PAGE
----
• 88.2% of Gen Z and Millennials want to engage with their favorite shopping center versus 53.3% of Boomers.
  • 53.7% of Gen Z and Millennials shop more from brands that have an app versus 20.5% of Boomers.
  • 84.3% of Gen Z and Millennials are more encouraged to shop in stores with personalized in-store recommendations based on previous shopping history versus 59% of Gen X and Boomers.

Proximity Matters, and Consumers Are Shopping Closer to Home

A shopping center’s proximity to a respondent’s home has emerged as a critical factor, especially among younger generations:

  • 57.1% of respondents consider proximity to home a top priority, while just 15.8% of respondents consider proximity to work a factor.
  • 64.4% of working-aged respondents (18-65) are commuting to an office at least one day a week; this is higher for younger generations (72.2% of Gen Z and 70.3% of Millennials).
  • 56.5% of office commuters say remote & hybrid working makes it easier to shop during the workweek.

Generational Spending Patterns

Younger consumers plan to spend more on shopping for the rest of the year compared to last year, including during the holidays:

  • 51.6% of Gen Z and 47.7% of Millennials plan to spend more for the rest of the year, including the holidays, versus just 29.3% of Gen X and 20.6% of Boomers.
  • However, Millennials and Gen X shoppers are the most impacted by the economy – 42.3% of Millennials and 42.7% of Gen X say the economy is affecting their spending plans a lot versus 33% of Gen Z and 34.2% of Boomers.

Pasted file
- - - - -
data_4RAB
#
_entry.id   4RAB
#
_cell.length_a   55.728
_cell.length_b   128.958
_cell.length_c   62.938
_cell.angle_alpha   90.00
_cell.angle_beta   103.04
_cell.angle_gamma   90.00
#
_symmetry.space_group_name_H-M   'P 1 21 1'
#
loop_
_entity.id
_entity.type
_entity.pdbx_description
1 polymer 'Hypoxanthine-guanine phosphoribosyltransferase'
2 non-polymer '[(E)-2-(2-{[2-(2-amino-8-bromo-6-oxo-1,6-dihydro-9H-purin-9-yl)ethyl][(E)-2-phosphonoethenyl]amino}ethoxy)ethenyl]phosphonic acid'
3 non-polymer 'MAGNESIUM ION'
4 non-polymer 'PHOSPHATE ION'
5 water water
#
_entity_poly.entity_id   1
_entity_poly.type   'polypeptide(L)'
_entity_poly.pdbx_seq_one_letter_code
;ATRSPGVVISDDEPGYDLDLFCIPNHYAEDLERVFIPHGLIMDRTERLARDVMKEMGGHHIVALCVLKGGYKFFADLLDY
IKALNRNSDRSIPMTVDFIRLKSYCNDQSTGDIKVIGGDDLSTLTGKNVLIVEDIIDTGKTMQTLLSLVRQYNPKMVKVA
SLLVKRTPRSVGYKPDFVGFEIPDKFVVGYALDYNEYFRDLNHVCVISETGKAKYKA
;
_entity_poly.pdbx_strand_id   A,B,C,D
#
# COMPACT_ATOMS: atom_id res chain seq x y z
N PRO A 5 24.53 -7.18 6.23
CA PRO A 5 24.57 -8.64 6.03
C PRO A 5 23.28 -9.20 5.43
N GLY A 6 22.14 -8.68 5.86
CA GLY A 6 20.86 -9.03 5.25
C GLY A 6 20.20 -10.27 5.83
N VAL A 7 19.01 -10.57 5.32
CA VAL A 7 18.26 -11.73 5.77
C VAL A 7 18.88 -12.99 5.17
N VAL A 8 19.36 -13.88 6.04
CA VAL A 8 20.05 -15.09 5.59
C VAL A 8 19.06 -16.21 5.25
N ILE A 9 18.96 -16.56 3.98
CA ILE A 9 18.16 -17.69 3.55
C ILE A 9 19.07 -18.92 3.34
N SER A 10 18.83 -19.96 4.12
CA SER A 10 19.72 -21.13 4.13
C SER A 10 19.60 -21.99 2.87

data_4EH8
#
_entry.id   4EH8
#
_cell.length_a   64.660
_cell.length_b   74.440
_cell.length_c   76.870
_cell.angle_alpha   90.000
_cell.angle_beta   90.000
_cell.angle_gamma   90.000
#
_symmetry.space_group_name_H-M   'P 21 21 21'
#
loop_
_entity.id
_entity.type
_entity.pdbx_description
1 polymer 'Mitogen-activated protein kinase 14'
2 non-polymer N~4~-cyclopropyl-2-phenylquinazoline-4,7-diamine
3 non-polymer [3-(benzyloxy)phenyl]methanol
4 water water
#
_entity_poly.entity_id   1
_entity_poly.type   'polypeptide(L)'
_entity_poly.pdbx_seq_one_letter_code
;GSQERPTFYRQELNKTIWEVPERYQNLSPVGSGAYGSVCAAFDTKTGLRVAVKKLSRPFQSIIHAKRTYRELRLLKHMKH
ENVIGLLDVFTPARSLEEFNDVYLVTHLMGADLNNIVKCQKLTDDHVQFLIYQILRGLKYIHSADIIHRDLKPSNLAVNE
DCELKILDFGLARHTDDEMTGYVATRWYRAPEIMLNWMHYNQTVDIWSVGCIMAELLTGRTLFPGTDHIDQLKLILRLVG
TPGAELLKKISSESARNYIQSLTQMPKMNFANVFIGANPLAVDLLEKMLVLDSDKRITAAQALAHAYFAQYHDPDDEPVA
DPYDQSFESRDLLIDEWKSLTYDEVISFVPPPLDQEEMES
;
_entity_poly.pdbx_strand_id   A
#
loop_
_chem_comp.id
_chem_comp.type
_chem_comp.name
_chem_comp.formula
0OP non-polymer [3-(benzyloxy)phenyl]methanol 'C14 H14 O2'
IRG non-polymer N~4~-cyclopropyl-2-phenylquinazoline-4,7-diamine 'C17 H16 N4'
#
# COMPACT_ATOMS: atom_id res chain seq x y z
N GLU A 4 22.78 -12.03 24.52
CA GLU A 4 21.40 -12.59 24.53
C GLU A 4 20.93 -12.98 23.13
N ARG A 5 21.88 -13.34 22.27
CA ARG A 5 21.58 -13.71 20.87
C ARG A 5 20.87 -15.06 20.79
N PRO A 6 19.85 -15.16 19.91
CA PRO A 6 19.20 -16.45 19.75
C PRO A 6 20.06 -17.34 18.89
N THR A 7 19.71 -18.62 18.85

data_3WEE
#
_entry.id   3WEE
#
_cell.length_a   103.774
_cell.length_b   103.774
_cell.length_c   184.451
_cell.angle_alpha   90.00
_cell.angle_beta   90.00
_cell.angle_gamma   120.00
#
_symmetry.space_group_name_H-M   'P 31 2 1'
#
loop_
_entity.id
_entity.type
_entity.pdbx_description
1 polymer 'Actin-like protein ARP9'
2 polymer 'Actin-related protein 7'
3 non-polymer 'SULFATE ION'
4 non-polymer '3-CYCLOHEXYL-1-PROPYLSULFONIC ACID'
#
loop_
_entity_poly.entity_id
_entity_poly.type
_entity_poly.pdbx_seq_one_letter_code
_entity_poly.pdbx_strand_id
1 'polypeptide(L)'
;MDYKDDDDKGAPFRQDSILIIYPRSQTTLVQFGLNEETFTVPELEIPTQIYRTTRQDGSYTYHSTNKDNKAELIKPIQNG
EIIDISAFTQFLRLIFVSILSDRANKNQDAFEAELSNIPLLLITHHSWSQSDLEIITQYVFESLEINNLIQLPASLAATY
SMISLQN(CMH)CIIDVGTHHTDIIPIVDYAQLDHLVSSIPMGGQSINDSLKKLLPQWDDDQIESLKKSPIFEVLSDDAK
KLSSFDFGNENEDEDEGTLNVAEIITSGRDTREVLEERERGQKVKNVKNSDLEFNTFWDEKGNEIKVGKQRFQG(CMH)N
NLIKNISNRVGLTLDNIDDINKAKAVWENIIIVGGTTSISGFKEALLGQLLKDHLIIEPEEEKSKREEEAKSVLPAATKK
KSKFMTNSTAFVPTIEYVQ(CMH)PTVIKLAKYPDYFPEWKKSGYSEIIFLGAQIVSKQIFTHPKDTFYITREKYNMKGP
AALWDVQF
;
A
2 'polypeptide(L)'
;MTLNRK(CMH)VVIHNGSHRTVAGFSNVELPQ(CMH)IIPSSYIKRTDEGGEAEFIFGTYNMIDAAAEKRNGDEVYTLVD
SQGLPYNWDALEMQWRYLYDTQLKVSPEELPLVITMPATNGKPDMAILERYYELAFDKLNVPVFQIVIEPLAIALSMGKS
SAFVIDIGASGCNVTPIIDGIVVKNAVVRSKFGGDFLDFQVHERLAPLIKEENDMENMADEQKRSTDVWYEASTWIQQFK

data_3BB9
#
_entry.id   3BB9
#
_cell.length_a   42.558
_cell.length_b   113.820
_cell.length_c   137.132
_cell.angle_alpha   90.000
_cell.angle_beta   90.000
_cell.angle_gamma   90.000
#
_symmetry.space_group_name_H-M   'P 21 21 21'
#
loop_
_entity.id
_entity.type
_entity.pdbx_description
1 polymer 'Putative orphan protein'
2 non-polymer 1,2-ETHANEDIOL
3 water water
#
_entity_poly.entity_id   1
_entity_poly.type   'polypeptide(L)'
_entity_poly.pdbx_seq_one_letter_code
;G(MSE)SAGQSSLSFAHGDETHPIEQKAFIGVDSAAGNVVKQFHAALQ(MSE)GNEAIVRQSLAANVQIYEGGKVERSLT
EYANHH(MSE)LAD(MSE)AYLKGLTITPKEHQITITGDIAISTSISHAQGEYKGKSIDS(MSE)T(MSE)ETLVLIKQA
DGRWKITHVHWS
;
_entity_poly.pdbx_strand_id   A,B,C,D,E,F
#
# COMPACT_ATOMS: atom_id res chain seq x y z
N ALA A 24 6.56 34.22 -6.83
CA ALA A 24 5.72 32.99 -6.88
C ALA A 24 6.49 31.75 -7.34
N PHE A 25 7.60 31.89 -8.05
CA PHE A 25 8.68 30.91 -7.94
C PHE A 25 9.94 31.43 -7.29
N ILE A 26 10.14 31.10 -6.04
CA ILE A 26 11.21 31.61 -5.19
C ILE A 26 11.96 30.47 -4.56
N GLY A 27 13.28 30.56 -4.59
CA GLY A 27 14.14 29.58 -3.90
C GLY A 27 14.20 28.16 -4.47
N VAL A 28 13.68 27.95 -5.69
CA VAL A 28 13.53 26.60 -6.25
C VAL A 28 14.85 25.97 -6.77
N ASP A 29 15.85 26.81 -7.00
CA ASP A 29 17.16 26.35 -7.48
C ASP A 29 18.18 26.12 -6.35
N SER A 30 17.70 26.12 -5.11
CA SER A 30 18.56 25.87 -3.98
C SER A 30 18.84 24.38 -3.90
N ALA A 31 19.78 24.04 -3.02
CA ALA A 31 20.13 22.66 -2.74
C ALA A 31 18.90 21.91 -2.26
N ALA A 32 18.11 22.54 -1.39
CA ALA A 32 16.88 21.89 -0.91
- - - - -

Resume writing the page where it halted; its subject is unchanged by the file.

• Gen Z and Millennials are most likely to shop the sales over Black Friday weekend and Cyber Monday – 43.8% of Gen Z and 41.4% of Millennials plan to shop over Black Friday weekend and Cyber Monday, versus just 27.8% of Gen X and 18.9% of Boomers.

Navigating Generational Differences and Evolving Consumer Preferences

As retailers decipher and adapt to this multifaceted generational shopping behavior, the significance of high-quality consumer behavior data and a steadfast commitment to consumer privacy cannot be overstated. It is imperative for retailers to gather accurate, comprehensive data that offers deep insights into the preferences and behaviors of diverse consumer segments. However, this pursuit of data-driven excellence must be underpinned by a profound respect for consumer privacy, fostering trust and goodwill with customers. While it can be delicate to strike the balance between utilizing consumer behavior data-driven insights and upholding privacy, it’s critical for successfully navigating the ever-evolving landscape of generational shopping behavior.

Study Methodology

This survey was conducted between July 7-19 2023, with a total of 2,048 global respondents in the United States, United Kingdom, and Australia, census-weighted by age, gender, and geography.

Want to learn more about consumer shopping patterns? Download the report, The Great Generational Shopping Divide.